FoodMin for hiking import duty on sugar to 40%
New Delhi: The Food ministry would recommend a hike in import duty on sugar to 40 per cent from the current 25 per cent to check sliding price of the sweetener and enable mills to clear mounting cane arrears that has reached almost Rs 20,000 crore so far.
Addressing the media after meeting various farmers’ bodies to understand the problems afflicting the sugar industry, Food Minister Ram Vilas Paswan said he would write to Finance Minister Arun Jaitley proposing hike in import duty.
In August last year, import duty on both raw and refined sugar was raised to 25 per cent from 15 per cent to bail out the cash-starved sugar industry.
“Problems of cane farmers are complex. There were 14 farmers organisations present in the meeting. They made five key demands, including complete ban on sugar import or hike in import duty and creation of buffer stock of three million tonnes,” Paswan said.
Farmers organisation also demanded focus on ethanol and government control on supply of sugar in the domestic market. They also suggested the government to provide assistance to farmers directly and not to mills, he said.
Asked about his response to the demands, Paswan said: “We will write a letter to Finance Minister proposing an increase in import duty on sugar to 40 per cent.”
He, however, added that there is not much imports happening at even 25 per cent duty.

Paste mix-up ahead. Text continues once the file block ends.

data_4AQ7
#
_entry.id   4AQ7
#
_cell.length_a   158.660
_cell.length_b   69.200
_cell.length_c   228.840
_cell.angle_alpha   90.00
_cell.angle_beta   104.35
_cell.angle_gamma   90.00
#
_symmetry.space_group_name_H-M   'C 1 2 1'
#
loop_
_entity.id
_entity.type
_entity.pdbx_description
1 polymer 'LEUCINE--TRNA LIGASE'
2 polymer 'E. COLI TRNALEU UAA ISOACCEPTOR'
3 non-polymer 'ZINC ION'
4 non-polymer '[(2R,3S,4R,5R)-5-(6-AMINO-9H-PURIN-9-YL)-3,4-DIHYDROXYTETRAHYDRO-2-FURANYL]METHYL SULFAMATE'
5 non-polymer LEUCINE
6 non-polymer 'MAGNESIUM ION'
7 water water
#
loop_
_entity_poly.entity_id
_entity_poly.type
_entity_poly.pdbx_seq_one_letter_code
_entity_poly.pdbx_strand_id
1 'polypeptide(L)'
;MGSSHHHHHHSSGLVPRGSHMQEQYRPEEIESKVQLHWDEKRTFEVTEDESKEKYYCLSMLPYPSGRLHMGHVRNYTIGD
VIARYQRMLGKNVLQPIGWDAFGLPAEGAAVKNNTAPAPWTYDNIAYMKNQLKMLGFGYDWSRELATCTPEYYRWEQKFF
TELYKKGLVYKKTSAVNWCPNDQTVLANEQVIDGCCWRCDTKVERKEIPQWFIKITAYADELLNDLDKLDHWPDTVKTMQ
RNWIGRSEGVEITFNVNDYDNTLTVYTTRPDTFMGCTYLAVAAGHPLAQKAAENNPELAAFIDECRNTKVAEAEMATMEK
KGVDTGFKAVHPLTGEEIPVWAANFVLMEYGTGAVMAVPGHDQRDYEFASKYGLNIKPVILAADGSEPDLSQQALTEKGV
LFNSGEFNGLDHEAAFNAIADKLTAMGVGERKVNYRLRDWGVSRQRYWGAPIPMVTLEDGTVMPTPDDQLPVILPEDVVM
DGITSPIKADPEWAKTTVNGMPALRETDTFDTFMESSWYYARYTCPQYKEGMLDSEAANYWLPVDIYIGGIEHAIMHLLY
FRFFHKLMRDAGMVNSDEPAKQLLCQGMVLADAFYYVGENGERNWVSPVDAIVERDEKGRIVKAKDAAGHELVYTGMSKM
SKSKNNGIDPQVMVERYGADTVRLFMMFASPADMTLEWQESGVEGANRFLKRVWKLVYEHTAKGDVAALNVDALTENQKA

“We will take all measures to protect farmers’ interest,” Paswan said, adding that other demands would be discussed tomorrow with the chief ministers of 13 cane producing states.
Union Ministers Nitin Gadkari and Dharmendra Pradhan would also be present in the meeting.
Paswan has called two separate meetings of farmers and chief ministers to resolve the cane arrear crisis.
The sugar industry is finding difficulty in paying cane price to farmers as mills have been incurring losses for the last few years due to low realisation and high production cost.
The Centre has recently provided a subsidy of Rs 4,000 per tonne for the exports of 1.4 million tonnes of raw sugars to improve the cash-flow of the millers.
Industry body ISMA has been demanding that the government give exports subsidy on white sweetener, create buffer stock of 2 million tonnes and also restructure millers’ debt.
Ex-mill prices of sugar have fallen to Rs 21-24/kg in the country, while the cost of production is over Rs 30/kg.
Sugar production of India, the world’s second largest producer, is estimated to be higher than the domestic consumption for the fifth year in a row.
The government has pegged sugar output at 26.5 million tonnes for the 2014-15 marketing year (October-September), as against 24.3 million tonnes in the previous year. The annual domestic demand is about 24.8 million tonne.